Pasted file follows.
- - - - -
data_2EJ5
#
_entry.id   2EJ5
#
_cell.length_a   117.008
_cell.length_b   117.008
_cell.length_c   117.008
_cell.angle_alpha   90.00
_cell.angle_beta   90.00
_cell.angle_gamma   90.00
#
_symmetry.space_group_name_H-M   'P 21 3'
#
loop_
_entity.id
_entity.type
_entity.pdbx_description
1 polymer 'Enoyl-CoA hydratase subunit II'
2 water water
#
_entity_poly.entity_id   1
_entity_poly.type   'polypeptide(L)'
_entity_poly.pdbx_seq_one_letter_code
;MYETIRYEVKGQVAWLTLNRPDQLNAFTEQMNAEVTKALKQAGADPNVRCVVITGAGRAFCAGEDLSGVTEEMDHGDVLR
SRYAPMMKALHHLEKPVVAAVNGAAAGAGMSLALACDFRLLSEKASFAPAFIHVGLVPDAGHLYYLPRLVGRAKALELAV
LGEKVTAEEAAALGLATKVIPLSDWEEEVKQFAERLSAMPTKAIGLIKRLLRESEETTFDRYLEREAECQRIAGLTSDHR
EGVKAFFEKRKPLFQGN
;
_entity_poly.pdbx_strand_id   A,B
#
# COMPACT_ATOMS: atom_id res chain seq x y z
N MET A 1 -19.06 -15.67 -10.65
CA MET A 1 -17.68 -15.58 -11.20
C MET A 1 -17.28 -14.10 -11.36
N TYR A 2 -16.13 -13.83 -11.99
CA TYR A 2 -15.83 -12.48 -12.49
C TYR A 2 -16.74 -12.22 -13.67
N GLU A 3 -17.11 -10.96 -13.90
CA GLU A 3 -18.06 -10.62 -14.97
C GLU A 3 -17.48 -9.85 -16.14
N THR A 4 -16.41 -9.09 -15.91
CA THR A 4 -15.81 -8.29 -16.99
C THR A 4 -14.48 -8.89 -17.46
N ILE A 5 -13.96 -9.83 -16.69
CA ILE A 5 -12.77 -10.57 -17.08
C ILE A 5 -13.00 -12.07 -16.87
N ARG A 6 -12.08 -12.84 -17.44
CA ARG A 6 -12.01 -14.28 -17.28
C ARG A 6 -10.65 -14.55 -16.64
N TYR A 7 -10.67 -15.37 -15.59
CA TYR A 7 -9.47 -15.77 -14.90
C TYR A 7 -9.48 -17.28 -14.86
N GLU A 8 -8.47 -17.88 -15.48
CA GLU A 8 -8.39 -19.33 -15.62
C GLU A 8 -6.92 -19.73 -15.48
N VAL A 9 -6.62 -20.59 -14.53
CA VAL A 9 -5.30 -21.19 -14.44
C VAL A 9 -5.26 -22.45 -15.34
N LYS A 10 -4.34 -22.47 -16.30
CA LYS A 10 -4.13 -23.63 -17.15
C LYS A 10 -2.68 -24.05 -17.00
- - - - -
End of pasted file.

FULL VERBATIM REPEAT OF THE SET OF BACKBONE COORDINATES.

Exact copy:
data_2EJ5
#
_entry.id   2EJ5
#
_cell.length_a   117.008
_cell.length_b   117.008
_cell.length_c   117.008
_cell.angle_alpha   90.00
_cell.angle_beta   90.00
_cell.angle_gamma   90.00
#
_symmetry.space_group_name_H-M   'P 21 3'
#
loop_
_entity.id
_entity.type
_entity.pdbx_description
1 polymer 'Enoyl-CoA hydratase subunit II'
2 water water
#
_entity_poly.entity_id   1
_entity_poly.type   'polypeptide(L)'
_entity_poly.pdbx_seq_one_letter_code
;MYETIRYEVKGQVAWLTLNRPDQLNAFTEQMNAEVTKALKQAGADPNVRCVVITGAGRAFCAGEDLSGVTEEMDHGDVLR
SRYAPMMKALHHLEKPVVAAVNGAAAGAGMSLALACDFRLLSEKASFAPAFIHVGLVPDAGHLYYLPRLVGRAKALELAV
LGEKVTAEEAAALGLATKVIPLSDWEEEVKQFAERLSAMPTKAIGLIKRLLRESEETTFDRYLEREAECQRIAGLTSDHR
EGVKAFFEKRKPLFQGN
;
_entity_poly.pdbx_strand_id   A,B
#
# COMPACT_ATOMS: atom_id res chain seq x y z
N MET A 1 -19.06 -15.67 -10.65
CA MET A 1 -17.68 -15.58 -11.20
C MET A 1 -17.28 -14.10 -11.36
N TYR A 2 -16.13 -13.83 -11.99
CA TYR A 2 -15.83 -12.48 -12.49
C TYR A 2 -16.74 -12.22 -13.67
N GLU A 3 -17.11 -10.96 -13.90
CA GLU A 3 -18.06 -10.62 -14.97
C GLU A 3 -17.48 -9.85 -16.14
N THR A 4 -16.41 -9.09 -15.91
CA THR A 4 -15.81 -8.29 -16.99
C THR A 4 -14.48 -8.89 -17.46
N ILE A 5 -13.96 -9.83 -16.69
CA ILE A 5 -12.77 -10.57 -17.08
C ILE A 5 -13.00 -12.07 -16.87
N ARG A 6 -12.08 -12.84 -17.44
CA ARG A 6 -12.01 -14.28 -17.28
C ARG A 6 -10.65 -14.55 -16.64
N TYR A 7 -10.67 -15.37 -15.59
CA TYR A 7 -9.47 -15.77 -14.90
C TYR A 7 -9.48 -17.28 -14.86
N GLU A 8 -8.47 -17.88 -15.48
CA GLU A 8 -8.39 -19.33 -15.62
C GLU A 8 -6.92 -19.73 -15.48
N VAL A 9 -6.62 -20.59 -14.53
CA VAL A 9 -5.30 -21.19 -14.44
C VAL A 9 -5.26 -22.45 -15.34
N LYS A 10 -4.34 -22.47 -16.30
CA LYS A 10 -4.13 -23.63 -17.15
C LYS A 10 -2.68 -24.05 -17.00